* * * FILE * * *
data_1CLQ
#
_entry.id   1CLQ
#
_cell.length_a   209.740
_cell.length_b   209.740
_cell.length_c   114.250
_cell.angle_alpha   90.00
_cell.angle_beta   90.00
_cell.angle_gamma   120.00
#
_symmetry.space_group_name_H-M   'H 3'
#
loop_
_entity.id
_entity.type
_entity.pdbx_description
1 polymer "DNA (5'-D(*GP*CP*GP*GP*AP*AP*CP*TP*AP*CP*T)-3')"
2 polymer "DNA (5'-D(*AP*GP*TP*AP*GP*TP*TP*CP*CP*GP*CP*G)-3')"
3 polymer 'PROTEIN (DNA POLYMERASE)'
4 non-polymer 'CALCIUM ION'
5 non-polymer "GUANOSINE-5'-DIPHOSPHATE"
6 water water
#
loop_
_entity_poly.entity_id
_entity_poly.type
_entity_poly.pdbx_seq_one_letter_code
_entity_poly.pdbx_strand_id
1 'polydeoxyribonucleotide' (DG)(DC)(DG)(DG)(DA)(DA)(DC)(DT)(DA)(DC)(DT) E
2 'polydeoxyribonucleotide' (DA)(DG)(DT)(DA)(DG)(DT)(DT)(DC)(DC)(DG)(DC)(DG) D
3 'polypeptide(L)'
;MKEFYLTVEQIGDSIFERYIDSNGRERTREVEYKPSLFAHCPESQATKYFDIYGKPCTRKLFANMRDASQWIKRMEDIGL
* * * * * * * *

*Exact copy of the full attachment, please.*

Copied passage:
data_1CLQ
#
_entry.id   1CLQ
#
_cell.length_a   209.740
_cell.length_b   209.740
_cell.length_c   114.250
_cell.angle_alpha   90.00
_cell.angle_beta   90.00
_cell.angle_gamma   120.00
#
_symmetry.space_group_name_H-M   'H 3'
#
loop_
_entity.id
_entity.type
_entity.pdbx_description
1 polymer "DNA (5'-D(*GP*CP*GP*GP*AP*AP*CP*TP*AP*CP*T)-3')"
2 polymer "DNA (5'-D(*AP*GP*TP*AP*GP*TP*TP*CP*CP*GP*CP*G)-3')"
3 polymer 'PROTEIN (DNA POLYMERASE)'
4 non-polymer 'CALCIUM ION'
5 non-polymer "GUANOSINE-5'-DIPHOSPHATE"
6 water water
#
loop_
_entity_poly.entity_id
_entity_poly.type
_entity_poly.pdbx_seq_one_letter_code
_entity_poly.pdbx_strand_id
1 'polydeoxyribonucleotide' (DG)(DC)(DG)(DG)(DA)(DA)(DC)(DT)(DA)(DC)(DT) E
2 'polydeoxyribonucleotide' (DA)(DG)(DT)(DA)(DG)(DT)(DT)(DC)(DC)(DG)(DC)(DG) D
3 'polypeptide(L)'
;MKEFYLTVEQIGDSIFERYIDSNGRERTREVEYKPSLFAHCPESQATKYFDIYGKPCTRKLFANMRDASQWIKRMEDIGL